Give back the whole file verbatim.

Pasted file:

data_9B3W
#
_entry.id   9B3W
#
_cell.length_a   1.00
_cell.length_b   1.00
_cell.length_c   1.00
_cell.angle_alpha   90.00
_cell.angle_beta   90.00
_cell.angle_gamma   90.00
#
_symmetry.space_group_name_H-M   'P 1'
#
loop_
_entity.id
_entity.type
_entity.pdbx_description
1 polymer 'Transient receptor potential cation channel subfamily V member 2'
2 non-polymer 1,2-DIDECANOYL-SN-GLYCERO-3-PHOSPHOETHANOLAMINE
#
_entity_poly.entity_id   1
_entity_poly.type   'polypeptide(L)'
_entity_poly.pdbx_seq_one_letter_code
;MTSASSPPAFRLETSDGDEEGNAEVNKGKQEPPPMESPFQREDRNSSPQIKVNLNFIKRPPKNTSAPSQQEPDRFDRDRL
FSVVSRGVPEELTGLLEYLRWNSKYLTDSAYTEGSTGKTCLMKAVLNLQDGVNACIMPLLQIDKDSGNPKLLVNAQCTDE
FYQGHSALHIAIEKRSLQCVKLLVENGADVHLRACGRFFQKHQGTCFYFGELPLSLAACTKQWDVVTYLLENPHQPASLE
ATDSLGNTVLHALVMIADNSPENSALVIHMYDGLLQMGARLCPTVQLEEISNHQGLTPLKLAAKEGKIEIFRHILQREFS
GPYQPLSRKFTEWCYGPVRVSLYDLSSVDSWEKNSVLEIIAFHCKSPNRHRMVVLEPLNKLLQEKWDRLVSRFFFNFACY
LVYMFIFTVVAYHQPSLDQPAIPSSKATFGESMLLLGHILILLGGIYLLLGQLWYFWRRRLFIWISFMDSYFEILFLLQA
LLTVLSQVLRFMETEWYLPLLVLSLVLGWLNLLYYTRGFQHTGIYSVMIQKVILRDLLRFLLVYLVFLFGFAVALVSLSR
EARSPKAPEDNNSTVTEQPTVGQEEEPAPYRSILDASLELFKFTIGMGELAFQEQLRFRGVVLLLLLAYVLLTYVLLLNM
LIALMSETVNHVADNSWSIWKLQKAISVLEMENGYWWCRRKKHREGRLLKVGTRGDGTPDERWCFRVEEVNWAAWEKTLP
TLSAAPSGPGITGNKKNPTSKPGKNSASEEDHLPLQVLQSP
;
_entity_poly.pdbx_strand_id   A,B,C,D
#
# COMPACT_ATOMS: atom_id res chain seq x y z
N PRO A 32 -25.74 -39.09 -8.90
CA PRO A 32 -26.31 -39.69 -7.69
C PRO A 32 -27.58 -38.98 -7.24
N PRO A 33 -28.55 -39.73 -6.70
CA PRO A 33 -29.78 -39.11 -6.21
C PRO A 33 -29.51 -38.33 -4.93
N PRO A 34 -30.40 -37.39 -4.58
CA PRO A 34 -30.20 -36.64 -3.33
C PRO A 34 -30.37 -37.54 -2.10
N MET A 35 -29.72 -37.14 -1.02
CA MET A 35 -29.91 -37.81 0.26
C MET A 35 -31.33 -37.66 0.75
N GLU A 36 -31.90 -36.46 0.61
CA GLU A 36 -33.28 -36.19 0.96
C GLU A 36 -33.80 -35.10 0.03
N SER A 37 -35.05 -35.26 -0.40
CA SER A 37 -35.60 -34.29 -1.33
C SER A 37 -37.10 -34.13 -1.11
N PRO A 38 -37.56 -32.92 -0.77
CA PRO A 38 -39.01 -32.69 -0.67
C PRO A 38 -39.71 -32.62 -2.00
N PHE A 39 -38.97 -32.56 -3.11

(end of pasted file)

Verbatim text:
data_9B3W
#
_entry.id   9B3W
#
_cell.length_a   1.00
_cell.length_b   1.00
_cell.length_c   1.00
_cell.angle_alpha   90.00
_cell.angle_beta   90.00
_cell.angle_gamma   90.00
#
_symmetry.space_group_name_H-M   'P 1'
#
loop_
_entity.id
_entity.type
_entity.pdbx_description
1 polymer 'Transient receptor potential cation channel subfamily V member 2'
2 non-polymer 1,2-DIDECANOYL-SN-GLYCERO-3-PHOSPHOETHANOLAMINE
#
_entity_poly.entity_id   1
_entity_poly.type   'polypeptide(L)'
_entity_poly.pdbx_seq_one_letter_code
;MTSASSPPAFRLETSDGDEEGNAEVNKGKQEPPPMESPFQREDRNSSPQIKVNLNFIKRPPKNTSAPSQQEPDRFDRDRL
FSVVSRGVPEELTGLLEYLRWNSKYLTDSAYTEGSTGKTCLMKAVLNLQDGVNACIMPLLQIDKDSGNPKLLVNAQCTDE
FYQGHSALHIAIEKRSLQCVKLLVENGADVHLRACGRFFQKHQGTCFYFGELPLSLAACTKQWDVVTYLLENPHQPASLE
ATDSLGNTVLHALVMIADNSPENSALVIHMYDGLLQMGARLCPTVQLEEISNHQGLTPLKLAAKEGKIEIFRHILQREFS
GPYQPLSRKFTEWCYGPVRVSLYDLSSVDSWEKNSVLEIIAFHCKSPNRHRMVVLEPLNKLLQEKWDRLVSRFFFNFACY
LVYMFIFTVVAYHQPSLDQPAIPSSKATFGESMLLLGHILILLGGIYLLLGQLWYFWRRRLFIWISFMDSYFEILFLLQA
LLTVLSQVLRFMETEWYLPLLVLSLVLGWLNLLYYTRGFQHTGIYSVMIQKVILRDLLRFLLVYLVFLFGFAVALVSLSR
EARSPKAPEDNNSTVTEQPTVGQEEEPAPYRSILDASLELFKFTIGMGELAFQEQLRFRGVVLLLLLAYVLLTYVLLLNM
LIALMSETVNHVADNSWSIWKLQKAISVLEMENGYWWCRRKKHREGRLLKVGTRGDGTPDERWCFRVEEVNWAAWEKTLP
TLSAAPSGPGITGNKKNPTSKPGKNSASEEDHLPLQVLQSP
;
_entity_poly.pdbx_strand_id   A,B,C,D
#
# COMPACT_ATOMS: atom_id res chain seq x y z
N PRO A 32 -25.74 -39.09 -8.90
CA PRO A 32 -26.31 -39.69 -7.69
C PRO A 32 -27.58 -38.98 -7.24
N PRO A 33 -28.55 -39.73 -6.70
CA PRO A 33 -29.78 -39.11 -6.21
C PRO A 33 -29.51 -38.33 -4.93
N PRO A 34 -30.40 -37.39 -4.58
CA PRO A 34 -30.20 -36.64 -3.33
C PRO A 34 -30.37 -37.54 -2.10
N MET A 35 -29.72 -37.14 -1.02
CA MET A 35 -29.91 -37.81 0.26
C MET A 35 -31.33 -37.66 0.75
N GLU A 36 -31.90 -36.46 0.61
CA GLU A 36 -33.28 -36.19 0.96
C GLU A 36 -33.80 -35.10 0.03
N SER A 37 -35.05 -35.26 -0.40
CA SER A 37 -35.60 -34.29 -1.33
C SER A 37 -37.10 -34.13 -1.11
N PRO A 38 -37.56 -32.92 -0.77
CA PRO A 38 -39.01 -32.69 -0.67
C PRO A 38 -39.71 -32.62 -2.00
N PHE A 39 -38.97 -32.56 -3.11